Writing in Higher Ed: What the Common Core Talks About When It Talks About “Argument” Workshop
Published:January 5, 2012
The following workshop information is being sent on behalf of Nancy Lamontagne at the Maine Department of Education. If you have any questions on this event, please contact Nancy directly at 624-6822 or firstname.lastname@example.org.
The MLTI Team
Writing in Higher Ed: What the Common Core Talks About When It Talks About “Argument”
Presenter: Dylan B. Dryer, Ph.D., Assistant Professor, Composition Studies Department of English, University of Maine
Although negative connotations of “argument” tend to dominate everyday usages of the word, teachers know that an “argument” is any reasoned, internally consistent means of advocating for the validity of a position, a finding, a belief, a discovery, or a conclusion to a line of inquiry. “Arguments” are ubiquitous: they change or confirm readers’ points of view; they move readers to act or dissuade them from acting; they ask readers to accept or refute an explanation or evaluation; they raise readers’ consciousness of concepts, issues, and problems.
While writing conventions differ from department to department in Higher Ed, all disciplines demand that students be able to ground their arguments in careful syntheses of other texts and to understand that any text they might use is itself an argument—with strengths and weaknesses, uses and limitations.
In this workshop, we will draw on recent research in Composition Studies to think through what the Common Core asks of us when it insists that “the overwhelming focus of writing throughout high school should be on arguments and informative/explanatory texts” (5). Small-group sessions will examine samples of college freshman and sophomore argumentative writing, will extrapolate salient features of the more successful samples, and with the assistance of the Framework for Success in Postsecondary Writing, will work collaboratively to design assignments that will push high school students to develop the argumentative skills they need to survive—and thrive—in college and beyond.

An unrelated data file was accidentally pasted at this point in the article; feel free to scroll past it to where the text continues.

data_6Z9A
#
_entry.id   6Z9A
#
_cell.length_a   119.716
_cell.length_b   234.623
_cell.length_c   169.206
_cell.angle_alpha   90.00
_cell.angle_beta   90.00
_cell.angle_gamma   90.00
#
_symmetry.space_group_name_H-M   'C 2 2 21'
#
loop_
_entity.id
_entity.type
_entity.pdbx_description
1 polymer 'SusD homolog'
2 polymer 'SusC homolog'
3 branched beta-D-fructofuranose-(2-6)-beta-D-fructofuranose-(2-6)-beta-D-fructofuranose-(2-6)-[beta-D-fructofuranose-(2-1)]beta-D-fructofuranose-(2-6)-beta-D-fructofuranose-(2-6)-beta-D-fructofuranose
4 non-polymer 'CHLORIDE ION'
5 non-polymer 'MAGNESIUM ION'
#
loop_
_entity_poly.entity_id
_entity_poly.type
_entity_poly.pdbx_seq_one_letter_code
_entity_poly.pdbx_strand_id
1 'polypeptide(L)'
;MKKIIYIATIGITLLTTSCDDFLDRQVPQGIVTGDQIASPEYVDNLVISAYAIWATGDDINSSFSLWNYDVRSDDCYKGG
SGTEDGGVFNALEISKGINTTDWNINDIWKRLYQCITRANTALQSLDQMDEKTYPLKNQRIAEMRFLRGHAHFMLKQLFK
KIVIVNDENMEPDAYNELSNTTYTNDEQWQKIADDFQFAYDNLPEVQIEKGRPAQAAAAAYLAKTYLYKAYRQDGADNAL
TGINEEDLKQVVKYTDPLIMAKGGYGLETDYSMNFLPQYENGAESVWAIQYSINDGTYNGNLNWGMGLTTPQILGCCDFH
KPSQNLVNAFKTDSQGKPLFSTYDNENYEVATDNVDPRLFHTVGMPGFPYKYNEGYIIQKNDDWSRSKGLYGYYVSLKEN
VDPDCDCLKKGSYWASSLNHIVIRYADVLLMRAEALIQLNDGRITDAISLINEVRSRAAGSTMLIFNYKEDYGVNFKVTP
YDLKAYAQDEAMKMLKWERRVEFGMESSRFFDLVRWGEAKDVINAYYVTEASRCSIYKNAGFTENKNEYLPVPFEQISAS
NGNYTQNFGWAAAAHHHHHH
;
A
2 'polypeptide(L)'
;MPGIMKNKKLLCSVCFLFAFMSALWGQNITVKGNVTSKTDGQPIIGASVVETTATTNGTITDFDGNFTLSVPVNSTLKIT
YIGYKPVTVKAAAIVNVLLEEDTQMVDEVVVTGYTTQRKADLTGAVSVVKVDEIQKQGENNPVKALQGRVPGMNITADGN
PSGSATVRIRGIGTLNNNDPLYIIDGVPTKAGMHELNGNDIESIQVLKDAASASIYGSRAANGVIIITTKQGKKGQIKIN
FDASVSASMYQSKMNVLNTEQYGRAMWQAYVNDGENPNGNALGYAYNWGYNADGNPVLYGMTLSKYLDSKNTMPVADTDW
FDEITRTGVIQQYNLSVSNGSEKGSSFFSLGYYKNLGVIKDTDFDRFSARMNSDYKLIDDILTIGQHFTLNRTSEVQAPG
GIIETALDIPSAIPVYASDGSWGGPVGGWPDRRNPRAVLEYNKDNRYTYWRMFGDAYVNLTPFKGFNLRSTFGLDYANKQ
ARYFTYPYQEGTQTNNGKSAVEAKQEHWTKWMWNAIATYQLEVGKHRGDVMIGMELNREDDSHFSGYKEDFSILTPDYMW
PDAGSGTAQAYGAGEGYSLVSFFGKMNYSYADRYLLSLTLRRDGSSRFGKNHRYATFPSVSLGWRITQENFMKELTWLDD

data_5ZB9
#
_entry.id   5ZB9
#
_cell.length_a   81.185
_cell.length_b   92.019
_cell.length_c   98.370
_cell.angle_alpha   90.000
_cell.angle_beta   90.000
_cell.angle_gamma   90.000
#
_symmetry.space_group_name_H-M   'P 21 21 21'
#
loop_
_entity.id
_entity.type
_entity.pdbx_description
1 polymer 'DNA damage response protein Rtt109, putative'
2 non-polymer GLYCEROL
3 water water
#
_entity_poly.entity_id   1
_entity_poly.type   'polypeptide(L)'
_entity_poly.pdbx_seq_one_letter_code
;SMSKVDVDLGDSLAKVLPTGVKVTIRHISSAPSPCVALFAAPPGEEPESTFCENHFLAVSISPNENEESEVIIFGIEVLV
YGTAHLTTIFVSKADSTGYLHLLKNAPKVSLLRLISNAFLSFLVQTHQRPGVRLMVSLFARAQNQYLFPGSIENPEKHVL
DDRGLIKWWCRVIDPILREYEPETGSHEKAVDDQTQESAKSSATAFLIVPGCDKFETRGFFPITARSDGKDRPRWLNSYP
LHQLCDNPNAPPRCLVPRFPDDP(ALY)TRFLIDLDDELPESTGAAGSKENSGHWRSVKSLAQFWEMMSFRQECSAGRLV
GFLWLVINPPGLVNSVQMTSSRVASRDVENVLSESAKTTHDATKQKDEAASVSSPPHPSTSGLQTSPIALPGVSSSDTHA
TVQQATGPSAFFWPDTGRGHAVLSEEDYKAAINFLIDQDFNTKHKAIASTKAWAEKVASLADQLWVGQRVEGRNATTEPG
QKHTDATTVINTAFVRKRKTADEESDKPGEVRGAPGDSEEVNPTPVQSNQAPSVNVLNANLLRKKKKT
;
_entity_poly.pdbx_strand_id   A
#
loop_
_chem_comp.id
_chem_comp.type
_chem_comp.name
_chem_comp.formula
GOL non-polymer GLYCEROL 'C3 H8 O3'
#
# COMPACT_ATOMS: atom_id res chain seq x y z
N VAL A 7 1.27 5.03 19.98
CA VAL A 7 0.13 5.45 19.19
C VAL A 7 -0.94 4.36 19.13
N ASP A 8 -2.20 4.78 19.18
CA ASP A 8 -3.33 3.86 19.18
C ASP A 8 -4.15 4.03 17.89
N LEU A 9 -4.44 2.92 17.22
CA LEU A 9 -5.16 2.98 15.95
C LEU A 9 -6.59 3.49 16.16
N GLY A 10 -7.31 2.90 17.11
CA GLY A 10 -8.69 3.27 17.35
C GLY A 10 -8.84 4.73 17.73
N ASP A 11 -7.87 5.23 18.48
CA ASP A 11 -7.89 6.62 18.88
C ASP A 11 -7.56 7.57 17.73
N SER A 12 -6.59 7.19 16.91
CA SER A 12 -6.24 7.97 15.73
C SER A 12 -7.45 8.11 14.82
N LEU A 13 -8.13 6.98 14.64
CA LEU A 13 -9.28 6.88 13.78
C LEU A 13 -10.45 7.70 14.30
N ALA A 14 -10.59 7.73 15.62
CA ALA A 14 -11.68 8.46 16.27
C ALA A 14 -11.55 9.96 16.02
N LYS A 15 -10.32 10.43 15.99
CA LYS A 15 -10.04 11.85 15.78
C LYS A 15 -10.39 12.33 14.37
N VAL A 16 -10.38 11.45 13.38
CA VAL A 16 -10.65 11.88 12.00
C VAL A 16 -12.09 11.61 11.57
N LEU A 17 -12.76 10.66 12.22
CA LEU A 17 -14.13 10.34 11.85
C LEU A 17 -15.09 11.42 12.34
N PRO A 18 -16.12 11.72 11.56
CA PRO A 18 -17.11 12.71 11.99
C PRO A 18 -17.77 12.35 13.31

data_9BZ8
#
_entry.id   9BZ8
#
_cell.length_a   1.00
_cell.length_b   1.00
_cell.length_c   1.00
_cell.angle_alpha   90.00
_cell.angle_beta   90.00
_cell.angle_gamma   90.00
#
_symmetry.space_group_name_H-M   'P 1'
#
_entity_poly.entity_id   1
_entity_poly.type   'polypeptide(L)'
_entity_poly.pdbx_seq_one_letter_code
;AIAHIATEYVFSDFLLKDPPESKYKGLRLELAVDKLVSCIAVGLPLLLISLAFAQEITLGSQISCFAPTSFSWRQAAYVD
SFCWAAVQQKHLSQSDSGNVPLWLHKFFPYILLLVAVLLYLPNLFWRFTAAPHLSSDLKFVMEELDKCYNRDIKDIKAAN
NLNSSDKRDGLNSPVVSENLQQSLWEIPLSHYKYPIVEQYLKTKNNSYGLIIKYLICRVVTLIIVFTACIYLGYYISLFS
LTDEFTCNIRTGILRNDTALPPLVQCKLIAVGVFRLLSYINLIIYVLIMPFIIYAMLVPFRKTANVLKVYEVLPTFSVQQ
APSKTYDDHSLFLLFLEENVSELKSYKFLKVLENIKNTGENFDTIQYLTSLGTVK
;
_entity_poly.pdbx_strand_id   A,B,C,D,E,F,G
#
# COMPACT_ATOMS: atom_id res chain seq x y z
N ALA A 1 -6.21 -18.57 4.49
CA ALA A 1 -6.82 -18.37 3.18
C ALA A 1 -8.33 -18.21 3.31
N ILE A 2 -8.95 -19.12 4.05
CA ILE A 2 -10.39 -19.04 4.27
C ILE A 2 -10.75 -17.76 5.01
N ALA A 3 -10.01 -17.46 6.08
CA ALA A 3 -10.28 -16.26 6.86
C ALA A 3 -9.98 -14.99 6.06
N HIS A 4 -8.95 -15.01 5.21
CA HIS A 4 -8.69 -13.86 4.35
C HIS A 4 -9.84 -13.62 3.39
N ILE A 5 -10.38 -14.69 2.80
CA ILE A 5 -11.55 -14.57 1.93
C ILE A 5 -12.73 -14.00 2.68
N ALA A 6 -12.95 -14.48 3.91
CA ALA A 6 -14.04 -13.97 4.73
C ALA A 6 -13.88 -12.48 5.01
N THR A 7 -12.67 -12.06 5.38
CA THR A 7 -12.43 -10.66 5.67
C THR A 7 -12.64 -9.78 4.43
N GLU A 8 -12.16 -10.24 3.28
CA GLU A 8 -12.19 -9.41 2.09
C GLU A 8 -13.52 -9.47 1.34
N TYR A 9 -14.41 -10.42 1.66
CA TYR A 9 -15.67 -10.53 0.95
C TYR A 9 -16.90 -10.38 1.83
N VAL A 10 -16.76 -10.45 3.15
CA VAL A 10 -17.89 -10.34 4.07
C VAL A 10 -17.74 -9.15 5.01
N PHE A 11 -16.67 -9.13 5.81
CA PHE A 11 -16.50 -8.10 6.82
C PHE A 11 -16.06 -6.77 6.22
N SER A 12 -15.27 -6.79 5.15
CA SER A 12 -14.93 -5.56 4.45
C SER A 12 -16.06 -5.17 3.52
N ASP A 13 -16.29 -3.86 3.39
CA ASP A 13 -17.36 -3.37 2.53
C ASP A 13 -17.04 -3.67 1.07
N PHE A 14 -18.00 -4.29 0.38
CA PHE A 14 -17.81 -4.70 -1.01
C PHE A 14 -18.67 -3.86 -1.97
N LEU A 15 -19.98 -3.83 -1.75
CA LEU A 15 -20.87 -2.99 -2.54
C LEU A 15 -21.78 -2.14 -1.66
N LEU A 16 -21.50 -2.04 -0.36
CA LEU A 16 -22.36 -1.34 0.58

An email confirmation will be sent out to you one week prior to workshop date. If you have any questions, please do not hesitate to contact Nancy Lamontagne at 624-6822 or email@example.com.
Online Registration (choose Argument Writing, Friday, January 13, 2012)
Registration Deadline: Friday, January 6, 2012
Event Date: Friday January 13, 2012
Location: Augusta Civic Center
Time: 8:30 a.m. -3:30 p.m.
Checks Payable to: Treasurer, State of Maine
Mail payment to: Nancy Lamontagne, Maine Department of Education, 23 State House Station, Augusta, ME 04333